Home >Science >News >Scientists identify the key enzyme behind body odour
A scientist doing the tests pertaining to the research  (REUTERS)
A scientist doing the tests pertaining to the research (REUTERS)

Scientists identify the key enzyme behind body odour

  • Researchers at University of York in collaboration with Unilever scientists have found the main enzyme in the bacteria produced in human armpits that causes body odour
  • This BO enzyme seems to exist before homo sapiens came to existence and further studies may reveal the nature of it, claim scientists

WASHINGTON D.C. : Scientists have discovered a unique enzyme responsible for the pungent characteristic smell we call body odour or BO.

Researchers from the University of York have previously shown that only a few bacteria in your armpit are the real culprits behind BO. Now the same team, in collaboration with Unilever scientists, has gone a step further to discover a unique "BO enzyme" found only within these bacteria and responsible for the characteristic armpit odour. The study was published in the journal Scientific Report.

This new research highlights how particular bacteria have evolved a specialised enzyme to produce some of the key molecules we recognise as BO.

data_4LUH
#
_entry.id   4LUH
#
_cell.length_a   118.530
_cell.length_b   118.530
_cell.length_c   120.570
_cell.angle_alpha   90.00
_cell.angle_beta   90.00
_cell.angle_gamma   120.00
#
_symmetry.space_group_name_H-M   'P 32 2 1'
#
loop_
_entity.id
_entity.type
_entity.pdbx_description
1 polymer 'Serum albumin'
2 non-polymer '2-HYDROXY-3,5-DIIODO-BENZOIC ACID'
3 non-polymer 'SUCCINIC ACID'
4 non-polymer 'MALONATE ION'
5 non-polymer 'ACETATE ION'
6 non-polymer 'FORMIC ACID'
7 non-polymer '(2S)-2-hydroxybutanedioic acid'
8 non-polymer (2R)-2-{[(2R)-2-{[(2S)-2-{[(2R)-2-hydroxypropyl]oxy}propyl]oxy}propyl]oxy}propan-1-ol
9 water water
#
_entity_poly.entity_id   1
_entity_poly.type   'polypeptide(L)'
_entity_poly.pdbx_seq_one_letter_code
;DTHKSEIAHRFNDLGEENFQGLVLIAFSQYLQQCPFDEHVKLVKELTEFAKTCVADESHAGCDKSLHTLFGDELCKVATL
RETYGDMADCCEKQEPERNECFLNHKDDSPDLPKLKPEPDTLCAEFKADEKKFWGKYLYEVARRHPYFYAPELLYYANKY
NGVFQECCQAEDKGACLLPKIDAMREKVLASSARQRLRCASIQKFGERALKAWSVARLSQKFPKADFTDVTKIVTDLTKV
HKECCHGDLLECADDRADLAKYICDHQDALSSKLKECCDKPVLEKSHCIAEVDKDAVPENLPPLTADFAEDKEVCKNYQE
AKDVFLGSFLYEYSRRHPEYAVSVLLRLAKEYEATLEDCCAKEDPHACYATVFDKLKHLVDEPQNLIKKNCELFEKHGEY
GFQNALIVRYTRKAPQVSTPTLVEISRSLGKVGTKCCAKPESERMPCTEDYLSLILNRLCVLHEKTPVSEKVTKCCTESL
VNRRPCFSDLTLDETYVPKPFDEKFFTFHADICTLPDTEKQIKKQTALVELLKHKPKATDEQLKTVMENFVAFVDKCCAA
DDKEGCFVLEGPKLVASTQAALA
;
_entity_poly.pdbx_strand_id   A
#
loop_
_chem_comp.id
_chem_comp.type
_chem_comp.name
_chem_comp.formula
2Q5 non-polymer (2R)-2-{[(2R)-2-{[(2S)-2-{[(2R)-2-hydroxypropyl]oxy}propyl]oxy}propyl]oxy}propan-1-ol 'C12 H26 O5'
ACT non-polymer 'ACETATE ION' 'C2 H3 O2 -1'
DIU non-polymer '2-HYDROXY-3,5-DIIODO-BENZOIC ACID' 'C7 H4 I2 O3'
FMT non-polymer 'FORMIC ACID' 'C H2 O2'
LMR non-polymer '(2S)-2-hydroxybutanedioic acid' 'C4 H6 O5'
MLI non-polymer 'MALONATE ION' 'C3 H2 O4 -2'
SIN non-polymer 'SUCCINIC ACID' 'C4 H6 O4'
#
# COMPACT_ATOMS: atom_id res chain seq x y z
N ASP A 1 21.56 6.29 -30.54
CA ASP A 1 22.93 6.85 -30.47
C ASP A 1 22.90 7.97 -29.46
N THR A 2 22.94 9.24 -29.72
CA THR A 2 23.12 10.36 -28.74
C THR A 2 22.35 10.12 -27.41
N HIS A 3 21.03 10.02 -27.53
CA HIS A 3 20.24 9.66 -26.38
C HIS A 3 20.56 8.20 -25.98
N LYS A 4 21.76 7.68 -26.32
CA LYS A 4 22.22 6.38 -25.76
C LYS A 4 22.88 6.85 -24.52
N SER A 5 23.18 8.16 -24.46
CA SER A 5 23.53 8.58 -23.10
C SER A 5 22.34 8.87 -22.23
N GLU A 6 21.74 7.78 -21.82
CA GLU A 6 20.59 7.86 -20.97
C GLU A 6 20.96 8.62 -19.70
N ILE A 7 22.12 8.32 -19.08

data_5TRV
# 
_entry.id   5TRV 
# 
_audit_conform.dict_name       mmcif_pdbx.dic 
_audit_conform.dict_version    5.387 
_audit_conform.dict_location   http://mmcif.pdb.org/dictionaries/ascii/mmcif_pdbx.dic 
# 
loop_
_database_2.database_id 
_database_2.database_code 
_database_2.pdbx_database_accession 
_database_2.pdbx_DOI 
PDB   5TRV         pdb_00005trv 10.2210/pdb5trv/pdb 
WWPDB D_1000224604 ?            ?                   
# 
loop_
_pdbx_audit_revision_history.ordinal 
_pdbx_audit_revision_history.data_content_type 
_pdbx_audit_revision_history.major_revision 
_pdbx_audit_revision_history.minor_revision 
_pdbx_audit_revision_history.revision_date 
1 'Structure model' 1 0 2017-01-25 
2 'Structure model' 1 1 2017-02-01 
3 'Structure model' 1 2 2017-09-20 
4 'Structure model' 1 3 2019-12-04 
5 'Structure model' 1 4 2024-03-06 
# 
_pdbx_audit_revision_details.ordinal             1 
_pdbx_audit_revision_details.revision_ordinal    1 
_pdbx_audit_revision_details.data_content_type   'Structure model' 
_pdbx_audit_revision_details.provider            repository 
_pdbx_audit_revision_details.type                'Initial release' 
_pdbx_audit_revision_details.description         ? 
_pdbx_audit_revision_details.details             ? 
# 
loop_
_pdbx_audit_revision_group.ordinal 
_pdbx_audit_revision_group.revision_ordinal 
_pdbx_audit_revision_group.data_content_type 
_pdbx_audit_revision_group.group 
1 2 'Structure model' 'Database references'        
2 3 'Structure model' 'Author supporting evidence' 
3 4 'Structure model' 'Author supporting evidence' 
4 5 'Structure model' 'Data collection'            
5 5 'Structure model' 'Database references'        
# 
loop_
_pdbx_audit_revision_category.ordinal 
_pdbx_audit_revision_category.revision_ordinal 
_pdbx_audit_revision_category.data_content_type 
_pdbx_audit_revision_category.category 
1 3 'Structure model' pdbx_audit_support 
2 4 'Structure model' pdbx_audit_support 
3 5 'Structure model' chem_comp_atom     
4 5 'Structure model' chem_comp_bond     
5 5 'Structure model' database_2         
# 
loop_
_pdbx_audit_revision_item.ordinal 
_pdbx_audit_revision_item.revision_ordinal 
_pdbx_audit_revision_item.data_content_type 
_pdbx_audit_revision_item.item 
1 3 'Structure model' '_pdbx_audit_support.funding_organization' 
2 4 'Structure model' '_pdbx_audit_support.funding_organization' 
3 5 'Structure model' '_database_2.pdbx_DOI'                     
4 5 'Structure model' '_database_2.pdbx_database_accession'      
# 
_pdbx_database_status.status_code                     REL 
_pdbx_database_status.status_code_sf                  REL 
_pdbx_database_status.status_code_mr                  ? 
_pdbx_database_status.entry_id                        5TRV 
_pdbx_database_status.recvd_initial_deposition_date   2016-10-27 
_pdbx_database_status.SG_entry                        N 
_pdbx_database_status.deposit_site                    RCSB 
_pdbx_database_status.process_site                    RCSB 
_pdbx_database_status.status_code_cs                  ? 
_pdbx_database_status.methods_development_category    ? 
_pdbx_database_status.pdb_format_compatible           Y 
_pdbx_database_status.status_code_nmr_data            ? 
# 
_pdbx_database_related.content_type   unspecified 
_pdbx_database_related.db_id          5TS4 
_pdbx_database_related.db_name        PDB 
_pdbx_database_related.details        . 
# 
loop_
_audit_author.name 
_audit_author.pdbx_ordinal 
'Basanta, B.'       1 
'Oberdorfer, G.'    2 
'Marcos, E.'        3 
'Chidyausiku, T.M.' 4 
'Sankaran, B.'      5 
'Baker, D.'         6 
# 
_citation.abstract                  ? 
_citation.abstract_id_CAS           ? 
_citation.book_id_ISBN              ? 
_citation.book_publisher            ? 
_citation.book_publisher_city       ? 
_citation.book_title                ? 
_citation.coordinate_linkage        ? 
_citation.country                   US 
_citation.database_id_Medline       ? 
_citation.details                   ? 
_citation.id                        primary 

Co-first author Dr Michelle Rudden from the group of Prof Gavin Thomas in the University of York's Department of Biology said: "Solving the structure of this 'BO enzyme' has allowed us to pinpoint the molecular step inside certain bacteria that makes the odour molecules. This is a key advancement in understanding how body odour works and will enable the development of targeted inhibitors that stop BO production at the source without disrupting the armpit microbiome."

Your armpit hosts a diverse community of bacteria that is part of your natural skin microbiome. This research highlights Staphylococcus hominis as one of the main microbes behind body odour.

Furthermore, the researchers say that this "BO enzyme" was present in S. hominis long before the emergence of Homo sapiens as a species, suggesting that body odour existed prior to the evolution of modern humans and may have had an important role in societal communication among ancestral primates.

This research represents an important discovery for Unilever R&D, made possible by its long-standing academic-industry collaboration with the University of York. Unilever co-author Dr Gordon James said: "This research was a real eye-opener. It was fascinating to discover that a key odour-forming enzyme exists in only a select few armpit bacteria - and evolved there tens of millions of years ago."

This story has been published from a wire agency feed without modifications to the text.

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